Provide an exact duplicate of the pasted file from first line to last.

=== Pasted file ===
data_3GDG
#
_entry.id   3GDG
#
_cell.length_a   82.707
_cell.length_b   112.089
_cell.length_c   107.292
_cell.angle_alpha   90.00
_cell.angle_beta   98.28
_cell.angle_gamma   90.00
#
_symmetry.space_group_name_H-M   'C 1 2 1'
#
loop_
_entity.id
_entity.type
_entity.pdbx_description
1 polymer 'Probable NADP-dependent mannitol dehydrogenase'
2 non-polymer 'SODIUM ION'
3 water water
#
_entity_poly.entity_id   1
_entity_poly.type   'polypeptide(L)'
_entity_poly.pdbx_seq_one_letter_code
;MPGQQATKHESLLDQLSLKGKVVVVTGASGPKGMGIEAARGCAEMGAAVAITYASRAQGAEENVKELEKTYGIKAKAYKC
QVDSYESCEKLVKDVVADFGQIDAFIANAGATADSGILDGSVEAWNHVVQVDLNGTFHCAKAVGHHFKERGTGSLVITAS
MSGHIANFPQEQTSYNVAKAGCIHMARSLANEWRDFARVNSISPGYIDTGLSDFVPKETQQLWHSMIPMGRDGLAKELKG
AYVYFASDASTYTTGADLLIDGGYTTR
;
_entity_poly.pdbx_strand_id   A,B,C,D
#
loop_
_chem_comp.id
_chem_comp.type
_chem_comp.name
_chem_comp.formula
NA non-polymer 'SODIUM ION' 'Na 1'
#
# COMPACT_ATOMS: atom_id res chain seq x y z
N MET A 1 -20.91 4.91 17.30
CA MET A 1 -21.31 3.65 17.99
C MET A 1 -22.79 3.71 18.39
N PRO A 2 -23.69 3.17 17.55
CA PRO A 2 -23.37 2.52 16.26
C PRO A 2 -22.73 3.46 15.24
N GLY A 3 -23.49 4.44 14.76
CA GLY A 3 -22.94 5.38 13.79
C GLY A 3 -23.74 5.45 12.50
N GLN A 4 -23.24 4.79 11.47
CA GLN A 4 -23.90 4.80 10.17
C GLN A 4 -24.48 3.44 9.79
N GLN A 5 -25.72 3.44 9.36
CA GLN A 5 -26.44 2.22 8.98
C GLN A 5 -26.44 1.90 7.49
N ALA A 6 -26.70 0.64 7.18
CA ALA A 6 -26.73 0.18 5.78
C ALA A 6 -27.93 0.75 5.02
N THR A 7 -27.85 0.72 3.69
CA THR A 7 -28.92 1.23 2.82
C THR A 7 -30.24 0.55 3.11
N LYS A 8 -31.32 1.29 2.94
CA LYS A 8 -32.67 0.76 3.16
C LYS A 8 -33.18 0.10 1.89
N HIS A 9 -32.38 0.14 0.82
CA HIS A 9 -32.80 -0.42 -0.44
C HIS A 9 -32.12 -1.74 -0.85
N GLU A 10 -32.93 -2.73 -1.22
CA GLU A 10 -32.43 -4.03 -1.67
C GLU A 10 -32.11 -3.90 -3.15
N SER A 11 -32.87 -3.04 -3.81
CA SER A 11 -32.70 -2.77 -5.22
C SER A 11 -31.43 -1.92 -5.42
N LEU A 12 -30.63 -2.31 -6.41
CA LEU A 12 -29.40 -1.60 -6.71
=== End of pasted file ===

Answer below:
data_3GDG
#
_entry.id   3GDG
#
_cell.length_a   82.707
_cell.length_b   112.089
_cell.length_c   107.292
_cell.angle_alpha   90.00
_cell.angle_beta   98.28
_cell.angle_gamma   90.00
#
_symmetry.space_group_name_H-M   'C 1 2 1'
#
loop_
_entity.id
_entity.type
_entity.pdbx_description
1 polymer 'Probable NADP-dependent mannitol dehydrogenase'
2 non-polymer 'SODIUM ION'
3 water water
#
_entity_poly.entity_id   1
_entity_poly.type   'polypeptide(L)'
_entity_poly.pdbx_seq_one_letter_code
;MPGQQATKHESLLDQLSLKGKVVVVTGASGPKGMGIEAARGCAEMGAAVAITYASRAQGAEENVKELEKTYGIKAKAYKC
QVDSYESCEKLVKDVVADFGQIDAFIANAGATADSGILDGSVEAWNHVVQVDLNGTFHCAKAVGHHFKERGTGSLVITAS
MSGHIANFPQEQTSYNVAKAGCIHMARSLANEWRDFARVNSISPGYIDTGLSDFVPKETQQLWHSMIPMGRDGLAKELKG
AYVYFASDASTYTTGADLLIDGGYTTR
;
_entity_poly.pdbx_strand_id   A,B,C,D
#
loop_
_chem_comp.id
_chem_comp.type
_chem_comp.name
_chem_comp.formula
NA non-polymer 'SODIUM ION' 'Na 1'
#
# COMPACT_ATOMS: atom_id res chain seq x y z
N MET A 1 -20.91 4.91 17.30
CA MET A 1 -21.31 3.65 17.99
C MET A 1 -22.79 3.71 18.39
N PRO A 2 -23.69 3.17 17.55
CA PRO A 2 -23.37 2.52 16.26
C PRO A 2 -22.73 3.46 15.24
N GLY A 3 -23.49 4.44 14.76
CA GLY A 3 -22.94 5.38 13.79
C GLY A 3 -23.74 5.45 12.50
N GLN A 4 -23.24 4.79 11.47
CA GLN A 4 -23.90 4.80 10.17
C GLN A 4 -24.48 3.44 9.79
N GLN A 5 -25.72 3.44 9.36
CA GLN A 5 -26.44 2.22 8.98
C GLN A 5 -26.44 1.90 7.49
N ALA A 6 -26.70 0.64 7.18
CA ALA A 6 -26.73 0.18 5.78
C ALA A 6 -27.93 0.75 5.02
N THR A 7 -27.85 0.72 3.69
CA THR A 7 -28.92 1.23 2.82
C THR A 7 -30.24 0.55 3.11
N LYS A 8 -31.32 1.29 2.94
CA LYS A 8 -32.67 0.76 3.16
C LYS A 8 -33.18 0.10 1.89
N HIS A 9 -32.38 0.14 0.82
CA HIS A 9 -32.80 -0.42 -0.44
C HIS A 9 -32.12 -1.74 -0.85
N GLU A 10 -32.93 -2.73 -1.22
CA GLU A 10 -32.43 -4.03 -1.67
C GLU A 10 -32.11 -3.90 -3.15
N SER A 11 -32.87 -3.04 -3.81
CA SER A 11 -32.70 -2.77 -5.22
C SER A 11 -31.43 -1.92 -5.42
N LEU A 12 -30.63 -2.31 -6.41
CA LEU A 12 -29.40 -1.60 -6.71